There are certain things art-comics creators are generally expected to do: Find a tone and stick to it, concentrate their efforts on one major work every few years, stay away from the trappings of genre fiction unless they're putting them in ironic quotation marks.
Gilbert Hernandez, blessedly, has no interest in those sorts of expectations. In the early '80s, when he and his brothers were Southern California punks, they launched the long-running comic book "Love and Rockets" — a series that initially seemed extraordinary for not being genre fiction at least as much as it did for the startling originality of Los Bros Hernandez's visual and narrative styles.
These days, Hernandez is more prolific than ever: In 2013 alone, he's published four stand-alone graphic novels, and like a lot of his work in the last few years, they seem designed to smash the walls of his reputation.
Hernandez made that reputation with his Palomar stories, the first of which appeared in the third "Love and Rockets" in 1983. Set in a tiny, fictional Central American town, they were elegant and relaxed in their pacing; they focused on the psychological entanglements of ordinary life, with occasional, subtle fantasy elements. (In other words, they shared a lot of values with contemporary literary prose fiction.) But Hernandez has also always had a taste for the raw, experimental and ultra-lowbrow, which made the popularity of Palomar something of a trap. By the time "Love and Rockets" concluded its initial run in 1996, Hernandez had more or less washed his hands of the setting.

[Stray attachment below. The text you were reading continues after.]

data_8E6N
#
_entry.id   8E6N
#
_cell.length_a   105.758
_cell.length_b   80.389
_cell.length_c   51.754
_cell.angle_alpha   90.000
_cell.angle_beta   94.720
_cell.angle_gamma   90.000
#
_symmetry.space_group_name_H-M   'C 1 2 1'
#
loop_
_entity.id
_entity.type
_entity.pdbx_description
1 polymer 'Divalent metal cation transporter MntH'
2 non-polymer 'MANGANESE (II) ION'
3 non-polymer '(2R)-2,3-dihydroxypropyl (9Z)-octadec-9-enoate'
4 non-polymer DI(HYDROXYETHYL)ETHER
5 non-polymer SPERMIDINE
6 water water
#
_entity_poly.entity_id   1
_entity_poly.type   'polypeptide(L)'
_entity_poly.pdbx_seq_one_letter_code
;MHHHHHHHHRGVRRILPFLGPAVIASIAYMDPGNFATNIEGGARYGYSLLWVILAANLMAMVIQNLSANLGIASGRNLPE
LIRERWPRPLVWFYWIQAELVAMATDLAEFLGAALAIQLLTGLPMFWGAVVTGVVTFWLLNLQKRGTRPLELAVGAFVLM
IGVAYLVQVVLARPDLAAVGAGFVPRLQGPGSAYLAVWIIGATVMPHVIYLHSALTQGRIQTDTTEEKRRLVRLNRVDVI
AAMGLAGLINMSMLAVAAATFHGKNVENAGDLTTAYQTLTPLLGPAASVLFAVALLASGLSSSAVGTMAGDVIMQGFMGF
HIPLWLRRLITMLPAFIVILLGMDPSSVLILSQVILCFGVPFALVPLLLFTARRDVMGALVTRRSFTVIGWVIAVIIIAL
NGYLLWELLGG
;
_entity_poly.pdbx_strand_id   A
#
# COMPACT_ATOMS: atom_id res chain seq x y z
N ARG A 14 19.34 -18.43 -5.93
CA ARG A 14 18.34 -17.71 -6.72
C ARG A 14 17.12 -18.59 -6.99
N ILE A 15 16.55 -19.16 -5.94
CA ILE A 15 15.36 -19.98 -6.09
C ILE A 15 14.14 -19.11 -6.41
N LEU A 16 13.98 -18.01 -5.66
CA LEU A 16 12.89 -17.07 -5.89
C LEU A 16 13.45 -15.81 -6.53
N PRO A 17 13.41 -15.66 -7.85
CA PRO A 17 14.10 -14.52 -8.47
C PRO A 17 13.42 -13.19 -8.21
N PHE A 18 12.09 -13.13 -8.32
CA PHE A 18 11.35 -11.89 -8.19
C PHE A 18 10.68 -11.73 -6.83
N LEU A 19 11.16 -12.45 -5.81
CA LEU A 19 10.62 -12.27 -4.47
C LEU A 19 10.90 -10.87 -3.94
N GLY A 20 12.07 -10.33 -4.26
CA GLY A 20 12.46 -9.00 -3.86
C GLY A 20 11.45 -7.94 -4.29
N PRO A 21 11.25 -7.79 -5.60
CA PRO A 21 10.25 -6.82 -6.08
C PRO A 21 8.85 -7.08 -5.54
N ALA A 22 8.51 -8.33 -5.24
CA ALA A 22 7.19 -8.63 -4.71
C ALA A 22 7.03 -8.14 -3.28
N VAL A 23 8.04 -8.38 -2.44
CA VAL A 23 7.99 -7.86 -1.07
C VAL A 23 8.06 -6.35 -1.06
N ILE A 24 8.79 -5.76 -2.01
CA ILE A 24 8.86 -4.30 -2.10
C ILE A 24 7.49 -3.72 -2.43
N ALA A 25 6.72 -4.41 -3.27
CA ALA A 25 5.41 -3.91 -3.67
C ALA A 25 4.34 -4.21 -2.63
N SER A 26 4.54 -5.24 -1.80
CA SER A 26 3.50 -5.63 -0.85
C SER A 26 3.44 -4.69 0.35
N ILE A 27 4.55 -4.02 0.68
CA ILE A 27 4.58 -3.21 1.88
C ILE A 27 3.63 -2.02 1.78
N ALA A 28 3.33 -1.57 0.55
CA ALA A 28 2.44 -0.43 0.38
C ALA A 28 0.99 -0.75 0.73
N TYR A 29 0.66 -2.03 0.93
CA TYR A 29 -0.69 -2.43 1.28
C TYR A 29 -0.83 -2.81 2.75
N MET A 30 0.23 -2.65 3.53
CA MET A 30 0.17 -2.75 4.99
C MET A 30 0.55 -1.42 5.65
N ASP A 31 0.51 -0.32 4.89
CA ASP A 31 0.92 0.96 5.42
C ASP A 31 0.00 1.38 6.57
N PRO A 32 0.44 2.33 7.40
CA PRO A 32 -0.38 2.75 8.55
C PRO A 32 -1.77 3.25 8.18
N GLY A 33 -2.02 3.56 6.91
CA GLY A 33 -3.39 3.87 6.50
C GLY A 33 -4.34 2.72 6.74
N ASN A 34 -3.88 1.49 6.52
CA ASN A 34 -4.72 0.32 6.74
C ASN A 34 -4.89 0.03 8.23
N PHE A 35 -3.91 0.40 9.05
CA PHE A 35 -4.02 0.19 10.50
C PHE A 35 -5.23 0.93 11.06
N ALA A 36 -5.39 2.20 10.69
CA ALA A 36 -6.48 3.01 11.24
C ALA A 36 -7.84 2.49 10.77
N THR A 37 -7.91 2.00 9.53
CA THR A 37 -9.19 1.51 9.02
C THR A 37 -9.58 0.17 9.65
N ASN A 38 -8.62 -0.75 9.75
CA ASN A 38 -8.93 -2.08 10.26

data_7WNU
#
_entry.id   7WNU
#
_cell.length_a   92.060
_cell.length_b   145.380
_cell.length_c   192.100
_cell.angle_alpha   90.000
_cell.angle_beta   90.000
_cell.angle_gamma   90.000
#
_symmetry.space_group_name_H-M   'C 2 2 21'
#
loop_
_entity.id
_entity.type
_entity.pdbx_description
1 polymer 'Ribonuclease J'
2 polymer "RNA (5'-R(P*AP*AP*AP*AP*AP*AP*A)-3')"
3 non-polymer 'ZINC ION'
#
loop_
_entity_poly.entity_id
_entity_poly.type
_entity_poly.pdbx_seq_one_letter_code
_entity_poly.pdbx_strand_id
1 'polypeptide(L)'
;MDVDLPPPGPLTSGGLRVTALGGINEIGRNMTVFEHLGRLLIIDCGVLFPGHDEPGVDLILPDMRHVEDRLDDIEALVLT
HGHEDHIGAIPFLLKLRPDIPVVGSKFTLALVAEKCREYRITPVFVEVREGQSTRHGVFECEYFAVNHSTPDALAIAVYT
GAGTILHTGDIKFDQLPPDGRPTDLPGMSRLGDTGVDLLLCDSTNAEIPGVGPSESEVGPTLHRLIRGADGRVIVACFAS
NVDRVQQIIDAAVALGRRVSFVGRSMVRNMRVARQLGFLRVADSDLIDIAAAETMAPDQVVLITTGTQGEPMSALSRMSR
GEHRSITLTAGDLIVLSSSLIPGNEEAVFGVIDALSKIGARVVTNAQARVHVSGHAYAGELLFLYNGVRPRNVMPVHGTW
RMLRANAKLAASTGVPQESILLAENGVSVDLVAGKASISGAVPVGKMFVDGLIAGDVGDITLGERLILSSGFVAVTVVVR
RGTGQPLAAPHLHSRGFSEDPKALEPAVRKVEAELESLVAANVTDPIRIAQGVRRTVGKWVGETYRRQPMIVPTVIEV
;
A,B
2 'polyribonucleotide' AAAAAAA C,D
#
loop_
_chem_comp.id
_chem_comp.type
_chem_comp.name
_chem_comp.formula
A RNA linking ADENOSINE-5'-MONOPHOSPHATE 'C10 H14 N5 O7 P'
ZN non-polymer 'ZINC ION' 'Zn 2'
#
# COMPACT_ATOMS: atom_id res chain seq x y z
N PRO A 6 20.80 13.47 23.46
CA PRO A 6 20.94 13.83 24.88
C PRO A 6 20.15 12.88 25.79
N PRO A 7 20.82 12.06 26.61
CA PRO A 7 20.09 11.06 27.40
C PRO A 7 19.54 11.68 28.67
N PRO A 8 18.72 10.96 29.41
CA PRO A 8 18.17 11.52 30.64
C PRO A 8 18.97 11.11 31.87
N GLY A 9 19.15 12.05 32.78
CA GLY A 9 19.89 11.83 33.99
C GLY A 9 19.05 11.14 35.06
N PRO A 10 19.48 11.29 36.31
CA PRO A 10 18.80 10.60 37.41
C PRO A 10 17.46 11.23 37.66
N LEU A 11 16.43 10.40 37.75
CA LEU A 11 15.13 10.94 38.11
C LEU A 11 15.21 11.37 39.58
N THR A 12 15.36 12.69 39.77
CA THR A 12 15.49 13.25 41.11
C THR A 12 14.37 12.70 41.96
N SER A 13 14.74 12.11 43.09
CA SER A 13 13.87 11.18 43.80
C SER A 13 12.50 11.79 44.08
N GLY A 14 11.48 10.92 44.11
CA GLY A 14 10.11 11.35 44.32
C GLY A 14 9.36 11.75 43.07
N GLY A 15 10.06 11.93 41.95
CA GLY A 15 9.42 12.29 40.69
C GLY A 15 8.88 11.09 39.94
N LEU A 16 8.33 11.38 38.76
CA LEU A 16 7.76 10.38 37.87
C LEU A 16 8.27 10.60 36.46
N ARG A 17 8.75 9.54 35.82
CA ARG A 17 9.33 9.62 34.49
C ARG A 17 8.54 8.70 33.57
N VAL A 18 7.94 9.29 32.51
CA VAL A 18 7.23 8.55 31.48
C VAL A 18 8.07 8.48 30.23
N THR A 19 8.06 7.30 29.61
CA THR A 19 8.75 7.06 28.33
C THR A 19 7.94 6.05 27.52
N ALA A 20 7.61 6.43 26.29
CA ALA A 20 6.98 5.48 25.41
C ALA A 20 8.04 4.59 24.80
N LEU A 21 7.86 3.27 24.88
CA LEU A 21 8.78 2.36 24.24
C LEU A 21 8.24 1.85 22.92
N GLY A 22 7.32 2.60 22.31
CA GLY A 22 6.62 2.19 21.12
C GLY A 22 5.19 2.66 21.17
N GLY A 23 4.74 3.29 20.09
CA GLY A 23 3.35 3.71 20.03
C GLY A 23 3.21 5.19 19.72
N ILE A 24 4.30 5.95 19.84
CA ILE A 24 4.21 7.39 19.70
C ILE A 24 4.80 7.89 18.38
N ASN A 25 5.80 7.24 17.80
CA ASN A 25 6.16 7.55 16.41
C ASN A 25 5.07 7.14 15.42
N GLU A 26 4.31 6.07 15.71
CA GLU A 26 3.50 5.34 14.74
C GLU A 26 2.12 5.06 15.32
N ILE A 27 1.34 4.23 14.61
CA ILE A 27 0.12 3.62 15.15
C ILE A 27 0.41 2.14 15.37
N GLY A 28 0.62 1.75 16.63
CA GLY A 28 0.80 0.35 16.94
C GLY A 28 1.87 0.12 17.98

Still, he continued to spin out stories about some of Palomar's residents and their families, especially the tormented hell-raiser Luba and her actress-psychiatrist half-sister, Fritz. In 2006 and '07, Hernandez wrote and drew a gorgeous but incredibly odd miniseries called New Tales of Old Palomar, collected this year as The Children of Palomar. It presents itself at first as a lighthearted flashback in the mode of the earliest Palomar tales, in which we get to see all of the old characters as their happy young selves again. Then things get weird, in distinctly un-Palomar-ish ways. Spacesuit-wearing alien scientists kidnap a couple of cast members and tear out one of Sheriff Chelo's eyes; Tonantzin the slug vendor is haunted by a spectral "blooter baby"; there are fistfights and explosions. It's as if Hernandez is trying to crack the tone of the series he created to break Palomar's hold over him.
In the last few years, Hernandez has been unleashing the neon-bright, vulgar side of his work more often (see, for instance, last year's zombie splatterfest Fatima: The Blood Spinners). This spring, though, saw one of his sweetest and gentlest books, Marble Season. Billed as "semiautobiographical" — the particulars of Hernandez's stand-in, "Huey," don't quite match his own — it's a nearly plotless but vivid evocation of being a kid in the mid-1960s, trying to figure out how to play, how to pretend, how to deal with other kids. It takes a few stylistic cues from another comic occupied solely by children, Peanuts: identically sized panels, a particular range of distance from its characters, evoking the "outdoors" where most of the story happens with little scratches of clouds at the tops of panels.